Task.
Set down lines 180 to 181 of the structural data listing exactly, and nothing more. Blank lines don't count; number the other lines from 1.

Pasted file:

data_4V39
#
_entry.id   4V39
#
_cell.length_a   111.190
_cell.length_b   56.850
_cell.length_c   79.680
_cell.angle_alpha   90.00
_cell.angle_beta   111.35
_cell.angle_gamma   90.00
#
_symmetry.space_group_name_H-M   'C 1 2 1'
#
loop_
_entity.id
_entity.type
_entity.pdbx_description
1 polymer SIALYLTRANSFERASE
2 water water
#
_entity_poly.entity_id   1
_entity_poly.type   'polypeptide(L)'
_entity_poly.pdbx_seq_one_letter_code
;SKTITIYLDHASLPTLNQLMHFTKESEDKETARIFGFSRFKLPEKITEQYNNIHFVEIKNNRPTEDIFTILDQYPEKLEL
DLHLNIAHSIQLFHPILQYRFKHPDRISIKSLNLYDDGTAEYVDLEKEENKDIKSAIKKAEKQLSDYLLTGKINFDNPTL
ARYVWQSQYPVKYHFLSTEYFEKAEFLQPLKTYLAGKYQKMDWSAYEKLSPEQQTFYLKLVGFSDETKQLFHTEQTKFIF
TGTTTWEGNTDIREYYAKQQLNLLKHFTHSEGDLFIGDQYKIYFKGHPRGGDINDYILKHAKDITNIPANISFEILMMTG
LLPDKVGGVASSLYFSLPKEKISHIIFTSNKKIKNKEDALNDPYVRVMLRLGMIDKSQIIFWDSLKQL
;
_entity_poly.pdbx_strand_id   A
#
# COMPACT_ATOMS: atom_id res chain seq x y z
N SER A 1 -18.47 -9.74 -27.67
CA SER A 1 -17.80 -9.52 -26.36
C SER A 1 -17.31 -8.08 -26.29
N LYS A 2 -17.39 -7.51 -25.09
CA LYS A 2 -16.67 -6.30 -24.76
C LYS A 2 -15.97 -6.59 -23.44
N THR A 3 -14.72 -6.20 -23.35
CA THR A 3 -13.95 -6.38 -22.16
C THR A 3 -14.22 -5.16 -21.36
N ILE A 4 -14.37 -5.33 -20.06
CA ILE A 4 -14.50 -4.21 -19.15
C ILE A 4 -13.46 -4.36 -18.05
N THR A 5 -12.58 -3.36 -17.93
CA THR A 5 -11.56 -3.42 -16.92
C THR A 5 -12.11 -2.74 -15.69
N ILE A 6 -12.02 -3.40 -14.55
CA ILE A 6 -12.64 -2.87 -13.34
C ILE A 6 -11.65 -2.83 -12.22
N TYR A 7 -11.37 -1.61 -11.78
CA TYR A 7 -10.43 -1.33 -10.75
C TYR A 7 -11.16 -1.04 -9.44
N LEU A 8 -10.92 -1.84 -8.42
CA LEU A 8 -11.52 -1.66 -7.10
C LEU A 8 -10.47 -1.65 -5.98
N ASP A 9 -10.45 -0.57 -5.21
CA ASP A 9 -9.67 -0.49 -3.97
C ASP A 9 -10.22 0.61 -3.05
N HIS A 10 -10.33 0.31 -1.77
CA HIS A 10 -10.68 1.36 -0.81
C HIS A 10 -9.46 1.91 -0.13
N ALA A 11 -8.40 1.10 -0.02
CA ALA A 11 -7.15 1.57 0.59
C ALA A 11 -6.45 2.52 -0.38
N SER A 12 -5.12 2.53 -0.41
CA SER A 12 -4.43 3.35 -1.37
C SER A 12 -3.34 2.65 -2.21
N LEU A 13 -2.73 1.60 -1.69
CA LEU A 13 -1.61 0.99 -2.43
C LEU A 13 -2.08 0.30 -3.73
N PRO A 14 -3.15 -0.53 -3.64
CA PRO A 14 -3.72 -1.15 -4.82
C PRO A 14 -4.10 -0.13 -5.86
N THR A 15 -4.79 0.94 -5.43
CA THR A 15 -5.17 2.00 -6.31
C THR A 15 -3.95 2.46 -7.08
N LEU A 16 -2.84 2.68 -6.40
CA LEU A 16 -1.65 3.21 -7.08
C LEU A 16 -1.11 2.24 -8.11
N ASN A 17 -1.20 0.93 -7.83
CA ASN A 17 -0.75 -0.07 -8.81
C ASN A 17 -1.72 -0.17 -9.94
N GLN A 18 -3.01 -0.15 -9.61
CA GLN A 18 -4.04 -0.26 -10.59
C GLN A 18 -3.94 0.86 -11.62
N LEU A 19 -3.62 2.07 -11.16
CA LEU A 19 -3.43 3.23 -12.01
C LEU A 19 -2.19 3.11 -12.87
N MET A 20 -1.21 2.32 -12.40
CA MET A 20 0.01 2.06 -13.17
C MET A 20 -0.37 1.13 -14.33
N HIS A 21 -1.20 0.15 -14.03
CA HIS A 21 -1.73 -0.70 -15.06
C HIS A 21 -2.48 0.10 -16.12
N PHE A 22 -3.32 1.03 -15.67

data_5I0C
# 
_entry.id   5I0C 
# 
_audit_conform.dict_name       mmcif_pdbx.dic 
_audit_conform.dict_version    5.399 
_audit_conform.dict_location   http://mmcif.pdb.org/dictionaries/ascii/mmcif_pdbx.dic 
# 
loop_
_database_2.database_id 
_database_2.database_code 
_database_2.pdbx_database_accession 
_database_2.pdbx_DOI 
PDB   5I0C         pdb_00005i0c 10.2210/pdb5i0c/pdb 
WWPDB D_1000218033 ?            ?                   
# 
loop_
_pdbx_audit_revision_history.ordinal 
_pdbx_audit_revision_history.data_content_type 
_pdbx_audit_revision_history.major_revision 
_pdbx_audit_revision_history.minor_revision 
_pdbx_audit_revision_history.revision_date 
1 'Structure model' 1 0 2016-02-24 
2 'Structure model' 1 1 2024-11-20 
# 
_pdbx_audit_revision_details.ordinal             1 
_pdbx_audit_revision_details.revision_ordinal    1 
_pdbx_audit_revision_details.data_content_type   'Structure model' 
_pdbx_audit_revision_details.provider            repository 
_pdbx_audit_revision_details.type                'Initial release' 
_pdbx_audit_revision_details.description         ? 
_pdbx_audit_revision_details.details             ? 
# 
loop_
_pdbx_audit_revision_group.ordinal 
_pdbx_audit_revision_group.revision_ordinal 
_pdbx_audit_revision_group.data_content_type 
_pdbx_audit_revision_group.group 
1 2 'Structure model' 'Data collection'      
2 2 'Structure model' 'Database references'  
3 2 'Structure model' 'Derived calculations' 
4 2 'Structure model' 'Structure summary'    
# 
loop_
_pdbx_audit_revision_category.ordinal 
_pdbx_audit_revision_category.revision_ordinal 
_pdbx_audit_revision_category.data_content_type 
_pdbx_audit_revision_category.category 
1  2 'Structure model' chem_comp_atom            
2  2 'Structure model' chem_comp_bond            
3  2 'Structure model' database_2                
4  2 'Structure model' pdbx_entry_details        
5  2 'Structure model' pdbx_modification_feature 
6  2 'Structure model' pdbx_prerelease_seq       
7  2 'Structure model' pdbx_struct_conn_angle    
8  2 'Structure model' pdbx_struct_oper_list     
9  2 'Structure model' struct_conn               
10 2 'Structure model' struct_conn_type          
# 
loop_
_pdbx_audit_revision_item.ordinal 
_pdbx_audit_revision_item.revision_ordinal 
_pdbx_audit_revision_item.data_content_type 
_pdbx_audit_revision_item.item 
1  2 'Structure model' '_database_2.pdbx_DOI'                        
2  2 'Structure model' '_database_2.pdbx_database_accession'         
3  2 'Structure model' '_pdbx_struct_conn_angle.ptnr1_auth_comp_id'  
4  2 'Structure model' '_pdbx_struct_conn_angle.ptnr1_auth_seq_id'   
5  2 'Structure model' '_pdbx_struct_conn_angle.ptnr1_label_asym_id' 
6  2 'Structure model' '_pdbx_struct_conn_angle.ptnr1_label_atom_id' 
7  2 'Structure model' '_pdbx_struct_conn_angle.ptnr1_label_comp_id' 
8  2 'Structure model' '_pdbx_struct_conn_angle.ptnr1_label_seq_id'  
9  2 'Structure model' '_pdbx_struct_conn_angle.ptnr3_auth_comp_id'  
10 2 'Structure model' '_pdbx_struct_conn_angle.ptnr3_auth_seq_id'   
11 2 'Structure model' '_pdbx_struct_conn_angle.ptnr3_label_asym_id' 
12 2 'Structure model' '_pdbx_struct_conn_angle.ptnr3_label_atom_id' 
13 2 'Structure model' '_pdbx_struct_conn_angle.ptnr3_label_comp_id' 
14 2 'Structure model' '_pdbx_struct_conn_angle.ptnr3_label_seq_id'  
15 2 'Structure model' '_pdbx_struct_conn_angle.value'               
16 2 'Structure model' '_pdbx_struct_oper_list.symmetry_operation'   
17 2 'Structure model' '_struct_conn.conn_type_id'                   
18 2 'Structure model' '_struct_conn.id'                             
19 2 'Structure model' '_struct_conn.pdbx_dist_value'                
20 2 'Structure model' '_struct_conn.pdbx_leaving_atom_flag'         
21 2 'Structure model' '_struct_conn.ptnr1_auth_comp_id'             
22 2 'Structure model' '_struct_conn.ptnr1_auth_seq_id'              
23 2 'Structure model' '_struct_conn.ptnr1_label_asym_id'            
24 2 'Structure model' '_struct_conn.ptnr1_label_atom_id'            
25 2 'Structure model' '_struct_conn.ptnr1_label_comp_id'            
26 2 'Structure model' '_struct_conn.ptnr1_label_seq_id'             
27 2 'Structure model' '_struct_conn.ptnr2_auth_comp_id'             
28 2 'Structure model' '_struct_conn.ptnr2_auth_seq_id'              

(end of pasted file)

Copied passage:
20 2 'Structure model' '_struct_conn.pdbx_leaving_atom_flag'         
21 2 'Structure model' '_struct_conn.ptnr1_auth_comp_id'             